Answers to “Tell Me About a Time You Went Above and Beyond”
If you dread these type of questions coming up during an interview, this blog by Biron Clark can be a cheat-sheet to help you prepare in advance.
Employers love to ask behavioral interview questions like, “Tell me about a time you went above and beyond to get the job done.”
They ask this question in retail, customer service, nursing and more… to test your work ethic and other important traits.
As a former recruiter, I’m going to show you, with plenty of examples, how to handle this question to impress employers. Here’s what we’ll cover in the next ten minutes:
· Why employers ask about a time you went above and beyond, and the three key factors they’re looking for
· How to answer using the S.T.A.R. method (while avoiding crucial mistakes that can cost you the job)
· Example answers to help you practice and feel confident
Why Interviewers Ask About a Time You Went Above and Beyond
Employers ask for an example of a time you had to go above and beyond for a few reasons.
First, they’re evaluating your attitude and work ethic. They want to make sure you’re willing to go beyond your job duties.
They don’t want to hire someone who’s going to find the company in a tough situation, and instead of volunteering to do a bit extra, say, “Sorry, that’s not a part of my job description.”
So first, show that you’ve got a great attitude and willingness to fill in wherever your employer needs you! You don’t want to sound resentful, frustrated, or angry when describing the time when you went above and beyond.
So never blame or badmouth coworkers or customers! That’s one of the most critical mistakes. You can say, “I was talking to a customer who was quite upset.” But don’t say, “I was dealing with a terrible customer.”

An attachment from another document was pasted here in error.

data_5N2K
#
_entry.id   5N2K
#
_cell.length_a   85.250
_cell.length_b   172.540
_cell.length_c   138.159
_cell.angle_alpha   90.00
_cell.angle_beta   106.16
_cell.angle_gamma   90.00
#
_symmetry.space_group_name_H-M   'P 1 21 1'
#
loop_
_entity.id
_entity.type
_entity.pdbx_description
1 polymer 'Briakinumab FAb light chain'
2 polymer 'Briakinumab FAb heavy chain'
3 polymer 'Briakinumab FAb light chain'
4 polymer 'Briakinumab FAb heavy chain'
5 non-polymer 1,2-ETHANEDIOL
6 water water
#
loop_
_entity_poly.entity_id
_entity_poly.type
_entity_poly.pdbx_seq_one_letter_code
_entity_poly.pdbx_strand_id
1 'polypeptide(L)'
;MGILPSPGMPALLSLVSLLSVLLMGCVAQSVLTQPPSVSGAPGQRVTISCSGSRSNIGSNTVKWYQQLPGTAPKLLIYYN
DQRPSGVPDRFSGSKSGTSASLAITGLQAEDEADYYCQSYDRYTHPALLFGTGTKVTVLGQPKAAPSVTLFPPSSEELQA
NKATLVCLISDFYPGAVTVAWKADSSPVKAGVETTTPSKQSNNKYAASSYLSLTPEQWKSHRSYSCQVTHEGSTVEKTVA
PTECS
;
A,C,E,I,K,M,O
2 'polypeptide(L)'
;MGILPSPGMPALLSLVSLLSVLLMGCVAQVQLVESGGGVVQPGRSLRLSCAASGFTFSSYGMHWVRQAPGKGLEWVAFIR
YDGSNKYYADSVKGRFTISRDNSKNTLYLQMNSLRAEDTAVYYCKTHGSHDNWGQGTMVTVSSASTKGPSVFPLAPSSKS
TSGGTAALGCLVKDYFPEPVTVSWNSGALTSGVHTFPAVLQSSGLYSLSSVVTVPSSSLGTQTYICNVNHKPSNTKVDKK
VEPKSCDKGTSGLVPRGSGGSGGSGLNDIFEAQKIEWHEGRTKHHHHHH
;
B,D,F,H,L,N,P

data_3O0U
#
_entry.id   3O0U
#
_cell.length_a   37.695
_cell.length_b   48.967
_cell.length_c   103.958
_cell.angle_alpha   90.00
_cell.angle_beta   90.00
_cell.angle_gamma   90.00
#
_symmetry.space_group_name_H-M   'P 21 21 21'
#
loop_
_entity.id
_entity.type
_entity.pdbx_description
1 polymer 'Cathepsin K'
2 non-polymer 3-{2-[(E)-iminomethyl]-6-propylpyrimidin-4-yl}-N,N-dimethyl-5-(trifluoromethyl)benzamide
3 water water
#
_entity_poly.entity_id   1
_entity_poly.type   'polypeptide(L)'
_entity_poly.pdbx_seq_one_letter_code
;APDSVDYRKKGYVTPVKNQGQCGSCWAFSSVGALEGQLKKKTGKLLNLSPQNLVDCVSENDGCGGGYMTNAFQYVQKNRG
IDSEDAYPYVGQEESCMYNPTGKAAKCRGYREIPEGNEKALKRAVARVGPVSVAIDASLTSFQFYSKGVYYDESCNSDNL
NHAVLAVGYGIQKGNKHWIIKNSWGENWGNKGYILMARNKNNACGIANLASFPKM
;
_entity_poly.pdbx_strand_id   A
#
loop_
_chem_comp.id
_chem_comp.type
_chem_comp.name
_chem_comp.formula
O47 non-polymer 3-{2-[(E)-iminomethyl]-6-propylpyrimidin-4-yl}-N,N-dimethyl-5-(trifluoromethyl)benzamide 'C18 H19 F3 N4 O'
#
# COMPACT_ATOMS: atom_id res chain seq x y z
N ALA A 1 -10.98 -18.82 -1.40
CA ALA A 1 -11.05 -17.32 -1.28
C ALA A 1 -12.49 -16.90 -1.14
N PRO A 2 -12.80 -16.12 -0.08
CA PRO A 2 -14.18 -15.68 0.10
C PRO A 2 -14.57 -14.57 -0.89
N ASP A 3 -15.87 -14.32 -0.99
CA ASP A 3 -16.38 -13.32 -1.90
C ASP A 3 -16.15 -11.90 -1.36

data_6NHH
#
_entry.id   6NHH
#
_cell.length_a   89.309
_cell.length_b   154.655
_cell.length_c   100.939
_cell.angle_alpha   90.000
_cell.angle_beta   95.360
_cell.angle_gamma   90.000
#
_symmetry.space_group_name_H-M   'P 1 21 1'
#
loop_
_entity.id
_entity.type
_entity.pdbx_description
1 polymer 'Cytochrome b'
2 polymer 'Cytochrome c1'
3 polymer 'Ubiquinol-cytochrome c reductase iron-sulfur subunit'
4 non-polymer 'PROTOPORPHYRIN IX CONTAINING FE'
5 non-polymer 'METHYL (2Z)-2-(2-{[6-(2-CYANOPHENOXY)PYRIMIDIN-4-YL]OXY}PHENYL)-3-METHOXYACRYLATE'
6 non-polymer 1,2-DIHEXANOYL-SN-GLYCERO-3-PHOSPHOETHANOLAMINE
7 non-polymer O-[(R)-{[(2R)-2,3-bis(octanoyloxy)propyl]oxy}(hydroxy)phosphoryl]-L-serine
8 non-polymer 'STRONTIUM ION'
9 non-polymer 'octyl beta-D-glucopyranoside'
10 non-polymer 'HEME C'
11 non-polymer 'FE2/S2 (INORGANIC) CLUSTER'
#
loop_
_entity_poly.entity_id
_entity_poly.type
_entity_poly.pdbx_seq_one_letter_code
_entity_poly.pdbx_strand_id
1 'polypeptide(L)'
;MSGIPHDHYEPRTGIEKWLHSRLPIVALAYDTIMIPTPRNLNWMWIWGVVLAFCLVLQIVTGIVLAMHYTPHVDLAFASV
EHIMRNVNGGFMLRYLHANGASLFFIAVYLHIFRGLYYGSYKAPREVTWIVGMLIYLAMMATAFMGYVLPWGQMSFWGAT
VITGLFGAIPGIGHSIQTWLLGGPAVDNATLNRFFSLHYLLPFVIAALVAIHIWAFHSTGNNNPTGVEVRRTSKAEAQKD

No company wants to hear you talk like that!
Next, employers ask this to measure your problem-solving ability. Were you able to think outside the box and come up with a smart, effective solution? Can you adjust to difficult situations?
Finally, they want to see how you perform under pressure. Were you able to stay calm and relaxed through this experience? Or did you panic?
This is just one of many job interview questions designed to measure your performance under pressure. Staying cool under pressure is an important skill that many employers look for.
How to Answer, “Tell Me About a Time You Went Above and Beyond”
Since this is a behavioral interview question, I recommend using the S.T.A.R. method to organize your answer and describe going above and beyond. S.T.AR. is short for Situation, Task, Action, Result:
1. First, describe the situation you were in.
2. Then, explain the task at hand, or the challenge you had to overcome
3. Next, explain the action or plan you chose and why.
4. Finally, describe the result and outcome (ideally a result where you exceeded expectations, helped the customer/client/patient, or helped the company get out of a tricky situation).
Based on my experience as a recruiter, this S.T.A.R. method is the best way to break down behavioral interview questions, which are questions beginning with phrases like, “Tell me about a time…”
What type of situation and story should you choose for your answer?
I recommend sharing a work-related story, even if they don’t specifically ask for that. Answering this question with a personal story isn’t as effective in convincing an employer that you’re the person they should hire.
Next, make sure it’s a story with a great ending. In the job interview, you want to share examples where your actions exceeded expectations and brought about a great result!
Also, a more recent story is often more convincing, so if there’s an example of a time you had to go above and beyond in your one or two most recent jobs, choose that.
Or, choose an example from a time when you worked in the same industry, or a similar type of role. That way, the hiring manager will view this accomplishment as being more relevant to their job.